A Study of the Complex Interiors of the Conscious and the Unconscious in Franz Kafka’s The Trial

Aiman Reyaz, Priyanka Tripathi


Born to respectable Jewish parents, Kafka received a thorough education in German schools. Soon after receiving a doctorate in law in 1906, Kafka worked for an insurance company and rose to the level of Vice Secretary in 1913- the year before he started writing his The Trial. In the novel, the protagonist, Josef K. is arrested for no apparent reason. His struggles are in vain because he does not know why he is being tried, when he will be tried and what he can do to untangle himself from the complex network of bureaucracy and judiciary. The aim of the paper is to highlight the condition of Josef. He is an epitome of the Modernist condition where the individual finds himself isolated and cut off from all traditional, conventional sources of support, the self that never grows up into conformity and cooperation with the established social order. Kafka employs nighttime logic in his writings and the condition of Josef is such that it resembles a nightmare from which it is impossible to awake.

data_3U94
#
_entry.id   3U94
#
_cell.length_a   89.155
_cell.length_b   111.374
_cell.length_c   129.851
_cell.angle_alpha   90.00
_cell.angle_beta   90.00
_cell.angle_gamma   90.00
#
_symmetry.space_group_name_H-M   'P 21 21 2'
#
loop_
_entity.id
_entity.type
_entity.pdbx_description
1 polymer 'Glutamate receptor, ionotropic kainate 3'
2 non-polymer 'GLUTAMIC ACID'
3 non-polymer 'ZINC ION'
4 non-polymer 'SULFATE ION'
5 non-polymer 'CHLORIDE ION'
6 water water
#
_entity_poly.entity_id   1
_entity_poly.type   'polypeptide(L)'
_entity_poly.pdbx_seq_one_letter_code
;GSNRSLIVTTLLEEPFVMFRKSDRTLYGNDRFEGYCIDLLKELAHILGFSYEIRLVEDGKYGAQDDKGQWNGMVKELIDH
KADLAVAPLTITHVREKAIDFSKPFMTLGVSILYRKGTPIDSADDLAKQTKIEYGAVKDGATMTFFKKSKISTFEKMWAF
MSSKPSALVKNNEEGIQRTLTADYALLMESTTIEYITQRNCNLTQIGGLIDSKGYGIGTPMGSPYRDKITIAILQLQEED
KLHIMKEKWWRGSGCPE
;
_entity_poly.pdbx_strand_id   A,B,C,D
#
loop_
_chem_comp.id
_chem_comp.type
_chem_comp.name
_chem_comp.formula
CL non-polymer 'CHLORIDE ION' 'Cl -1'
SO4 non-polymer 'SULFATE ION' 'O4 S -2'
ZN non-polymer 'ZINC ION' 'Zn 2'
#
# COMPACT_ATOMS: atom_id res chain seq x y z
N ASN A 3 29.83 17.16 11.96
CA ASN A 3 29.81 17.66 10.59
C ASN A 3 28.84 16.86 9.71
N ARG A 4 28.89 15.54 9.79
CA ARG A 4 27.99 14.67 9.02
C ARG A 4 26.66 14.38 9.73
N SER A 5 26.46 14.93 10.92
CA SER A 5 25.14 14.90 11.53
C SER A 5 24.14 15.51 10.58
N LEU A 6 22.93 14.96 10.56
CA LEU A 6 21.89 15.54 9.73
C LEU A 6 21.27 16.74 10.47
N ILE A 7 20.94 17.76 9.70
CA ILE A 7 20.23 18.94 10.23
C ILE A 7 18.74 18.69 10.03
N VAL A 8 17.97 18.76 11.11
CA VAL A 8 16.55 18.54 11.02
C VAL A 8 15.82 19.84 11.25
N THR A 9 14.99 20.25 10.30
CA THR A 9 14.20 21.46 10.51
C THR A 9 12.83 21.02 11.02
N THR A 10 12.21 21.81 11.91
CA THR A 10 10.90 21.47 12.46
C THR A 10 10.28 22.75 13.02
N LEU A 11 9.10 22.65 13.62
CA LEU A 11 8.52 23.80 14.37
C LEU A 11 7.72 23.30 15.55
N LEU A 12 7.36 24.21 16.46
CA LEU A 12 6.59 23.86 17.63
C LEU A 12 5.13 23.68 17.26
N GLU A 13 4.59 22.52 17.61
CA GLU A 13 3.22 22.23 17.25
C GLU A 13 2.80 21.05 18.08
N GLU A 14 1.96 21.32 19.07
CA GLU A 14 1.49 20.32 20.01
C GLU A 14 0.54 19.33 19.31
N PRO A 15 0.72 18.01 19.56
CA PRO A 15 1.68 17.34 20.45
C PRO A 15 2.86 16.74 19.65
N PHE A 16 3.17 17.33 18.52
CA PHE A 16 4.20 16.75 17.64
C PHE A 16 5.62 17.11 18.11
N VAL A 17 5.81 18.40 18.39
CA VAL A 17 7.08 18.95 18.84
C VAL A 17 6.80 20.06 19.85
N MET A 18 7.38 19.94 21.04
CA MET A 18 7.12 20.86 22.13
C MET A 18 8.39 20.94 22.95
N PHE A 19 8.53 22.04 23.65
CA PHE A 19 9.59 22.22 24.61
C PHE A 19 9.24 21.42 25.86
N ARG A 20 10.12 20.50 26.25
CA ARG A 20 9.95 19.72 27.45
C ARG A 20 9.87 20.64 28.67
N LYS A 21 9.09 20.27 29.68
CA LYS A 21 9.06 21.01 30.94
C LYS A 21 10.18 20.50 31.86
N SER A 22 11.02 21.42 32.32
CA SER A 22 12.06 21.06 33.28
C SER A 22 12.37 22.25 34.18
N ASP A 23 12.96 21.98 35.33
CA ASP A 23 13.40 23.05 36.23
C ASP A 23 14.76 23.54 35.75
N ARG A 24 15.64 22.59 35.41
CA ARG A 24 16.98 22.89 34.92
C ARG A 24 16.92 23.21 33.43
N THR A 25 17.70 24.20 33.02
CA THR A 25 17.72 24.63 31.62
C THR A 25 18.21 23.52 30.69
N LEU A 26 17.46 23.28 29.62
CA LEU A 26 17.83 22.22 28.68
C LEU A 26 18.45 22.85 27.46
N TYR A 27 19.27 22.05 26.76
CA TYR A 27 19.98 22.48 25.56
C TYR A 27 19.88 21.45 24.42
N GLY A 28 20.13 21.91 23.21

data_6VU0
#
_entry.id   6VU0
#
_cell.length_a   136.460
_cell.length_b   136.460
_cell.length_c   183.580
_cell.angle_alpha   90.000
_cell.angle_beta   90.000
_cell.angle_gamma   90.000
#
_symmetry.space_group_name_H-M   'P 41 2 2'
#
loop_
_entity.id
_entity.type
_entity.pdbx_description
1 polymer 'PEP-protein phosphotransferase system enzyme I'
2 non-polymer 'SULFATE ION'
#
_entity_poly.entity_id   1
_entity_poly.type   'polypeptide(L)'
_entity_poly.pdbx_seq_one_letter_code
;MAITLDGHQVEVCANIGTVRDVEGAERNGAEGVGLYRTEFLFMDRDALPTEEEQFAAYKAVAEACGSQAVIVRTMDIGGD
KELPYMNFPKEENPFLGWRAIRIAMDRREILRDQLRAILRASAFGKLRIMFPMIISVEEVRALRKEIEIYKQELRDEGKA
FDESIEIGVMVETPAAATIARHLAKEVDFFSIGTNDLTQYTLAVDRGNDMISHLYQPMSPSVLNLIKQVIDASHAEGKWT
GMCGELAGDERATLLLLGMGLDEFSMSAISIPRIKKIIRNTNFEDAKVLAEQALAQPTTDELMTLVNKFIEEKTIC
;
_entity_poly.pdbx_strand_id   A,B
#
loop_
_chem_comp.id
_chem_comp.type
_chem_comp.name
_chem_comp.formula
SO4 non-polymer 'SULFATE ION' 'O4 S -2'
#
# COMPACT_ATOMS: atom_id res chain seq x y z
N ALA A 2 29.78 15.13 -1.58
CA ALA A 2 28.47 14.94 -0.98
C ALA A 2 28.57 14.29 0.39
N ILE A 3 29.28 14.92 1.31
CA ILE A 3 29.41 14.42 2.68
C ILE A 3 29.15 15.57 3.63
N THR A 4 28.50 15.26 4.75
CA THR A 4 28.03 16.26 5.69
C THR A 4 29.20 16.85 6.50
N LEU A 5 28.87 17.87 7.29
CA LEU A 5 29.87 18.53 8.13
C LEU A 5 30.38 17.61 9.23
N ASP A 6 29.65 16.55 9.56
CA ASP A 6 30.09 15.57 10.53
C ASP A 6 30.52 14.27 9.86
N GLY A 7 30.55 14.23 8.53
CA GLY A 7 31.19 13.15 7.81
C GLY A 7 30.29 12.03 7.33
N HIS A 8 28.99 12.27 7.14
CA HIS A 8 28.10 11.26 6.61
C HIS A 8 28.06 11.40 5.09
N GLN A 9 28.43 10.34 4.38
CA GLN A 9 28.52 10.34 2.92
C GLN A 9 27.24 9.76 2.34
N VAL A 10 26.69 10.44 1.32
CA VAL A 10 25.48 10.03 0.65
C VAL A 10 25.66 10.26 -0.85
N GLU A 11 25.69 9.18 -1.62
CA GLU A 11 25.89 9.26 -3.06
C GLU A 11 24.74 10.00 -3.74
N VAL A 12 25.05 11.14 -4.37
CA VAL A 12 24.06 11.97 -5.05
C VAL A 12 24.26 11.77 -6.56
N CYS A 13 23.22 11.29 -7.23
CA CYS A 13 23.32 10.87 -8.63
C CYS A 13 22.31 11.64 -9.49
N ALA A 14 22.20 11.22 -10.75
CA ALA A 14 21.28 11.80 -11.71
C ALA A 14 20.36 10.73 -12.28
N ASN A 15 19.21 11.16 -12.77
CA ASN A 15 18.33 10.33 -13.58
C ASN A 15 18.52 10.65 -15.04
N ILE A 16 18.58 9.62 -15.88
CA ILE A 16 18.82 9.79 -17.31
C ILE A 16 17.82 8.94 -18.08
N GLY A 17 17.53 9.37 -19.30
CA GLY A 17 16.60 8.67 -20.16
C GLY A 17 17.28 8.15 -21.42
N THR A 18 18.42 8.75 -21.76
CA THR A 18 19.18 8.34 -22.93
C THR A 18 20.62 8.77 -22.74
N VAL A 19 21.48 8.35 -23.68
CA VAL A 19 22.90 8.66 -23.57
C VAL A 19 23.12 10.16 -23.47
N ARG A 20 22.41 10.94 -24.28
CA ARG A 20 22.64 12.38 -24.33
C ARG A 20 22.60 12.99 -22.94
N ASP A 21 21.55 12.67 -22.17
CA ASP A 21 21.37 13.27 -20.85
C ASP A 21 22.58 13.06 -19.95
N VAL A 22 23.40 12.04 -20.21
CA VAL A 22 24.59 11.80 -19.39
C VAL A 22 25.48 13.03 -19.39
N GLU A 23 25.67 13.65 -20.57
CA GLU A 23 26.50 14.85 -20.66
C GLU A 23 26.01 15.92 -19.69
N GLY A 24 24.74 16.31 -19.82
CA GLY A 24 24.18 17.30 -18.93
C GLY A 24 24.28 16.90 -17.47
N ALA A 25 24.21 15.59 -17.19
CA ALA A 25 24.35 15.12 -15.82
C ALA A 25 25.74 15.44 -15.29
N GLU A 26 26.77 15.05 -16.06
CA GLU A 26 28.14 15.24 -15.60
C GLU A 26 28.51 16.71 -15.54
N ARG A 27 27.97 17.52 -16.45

Trial, Bureaucracy/Judiciary, Modern, Nightmare.

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